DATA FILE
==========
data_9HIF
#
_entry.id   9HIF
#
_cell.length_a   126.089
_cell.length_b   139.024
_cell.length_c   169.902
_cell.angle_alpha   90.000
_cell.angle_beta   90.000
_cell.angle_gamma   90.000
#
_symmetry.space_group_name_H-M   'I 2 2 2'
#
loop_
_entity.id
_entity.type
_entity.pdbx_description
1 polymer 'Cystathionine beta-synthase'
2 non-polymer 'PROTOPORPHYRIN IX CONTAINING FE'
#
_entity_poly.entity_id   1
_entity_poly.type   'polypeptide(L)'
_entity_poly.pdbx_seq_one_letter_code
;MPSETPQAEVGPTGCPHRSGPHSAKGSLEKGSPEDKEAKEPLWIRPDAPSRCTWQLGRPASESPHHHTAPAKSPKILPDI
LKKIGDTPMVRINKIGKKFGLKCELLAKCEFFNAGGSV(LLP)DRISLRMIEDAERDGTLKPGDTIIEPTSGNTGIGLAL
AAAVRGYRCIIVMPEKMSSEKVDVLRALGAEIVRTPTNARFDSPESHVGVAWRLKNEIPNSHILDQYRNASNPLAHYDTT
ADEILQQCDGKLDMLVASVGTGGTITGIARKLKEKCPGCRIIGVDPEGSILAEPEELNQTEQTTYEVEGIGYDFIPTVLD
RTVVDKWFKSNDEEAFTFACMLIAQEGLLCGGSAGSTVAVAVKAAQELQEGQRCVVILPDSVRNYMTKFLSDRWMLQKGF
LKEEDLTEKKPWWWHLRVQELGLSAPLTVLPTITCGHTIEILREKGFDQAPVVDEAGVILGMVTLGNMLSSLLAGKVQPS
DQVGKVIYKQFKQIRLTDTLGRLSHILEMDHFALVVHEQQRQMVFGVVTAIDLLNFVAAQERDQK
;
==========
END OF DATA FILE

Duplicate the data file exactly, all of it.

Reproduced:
data_9HIF
#
_entry.id   9HIF
#
_cell.length_a   126.089
_cell.length_b   139.024
_cell.length_c   169.902
_cell.angle_alpha   90.000
_cell.angle_beta   90.000
_cell.angle_gamma   90.000
#
_symmetry.space_group_name_H-M   'I 2 2 2'
#
loop_
_entity.id
_entity.type
_entity.pdbx_description
1 polymer 'Cystathionine beta-synthase'
2 non-polymer 'PROTOPORPHYRIN IX CONTAINING FE'
#
_entity_poly.entity_id   1
_entity_poly.type   'polypeptide(L)'
_entity_poly.pdbx_seq_one_letter_code
;MPSETPQAEVGPTGCPHRSGPHSAKGSLEKGSPEDKEAKEPLWIRPDAPSRCTWQLGRPASESPHHHTAPAKSPKILPDI
LKKIGDTPMVRINKIGKKFGLKCELLAKCEFFNAGGSV(LLP)DRISLRMIEDAERDGTLKPGDTIIEPTSGNTGIGLAL
AAAVRGYRCIIVMPEKMSSEKVDVLRALGAEIVRTPTNARFDSPESHVGVAWRLKNEIPNSHILDQYRNASNPLAHYDTT
ADEILQQCDGKLDMLVASVGTGGTITGIARKLKEKCPGCRIIGVDPEGSILAEPEELNQTEQTTYEVEGIGYDFIPTVLD
RTVVDKWFKSNDEEAFTFACMLIAQEGLLCGGSAGSTVAVAVKAAQELQEGQRCVVILPDSVRNYMTKFLSDRWMLQKGF
LKEEDLTEKKPWWWHLRVQELGLSAPLTVLPTITCGHTIEILREKGFDQAPVVDEAGVILGMVTLGNMLSSLLAGKVQPS
DQVGKVIYKQFKQIRLTDTLGRLSHILEMDHFALVVHEQQRQMVFGVVTAIDLLNFVAAQERDQK
;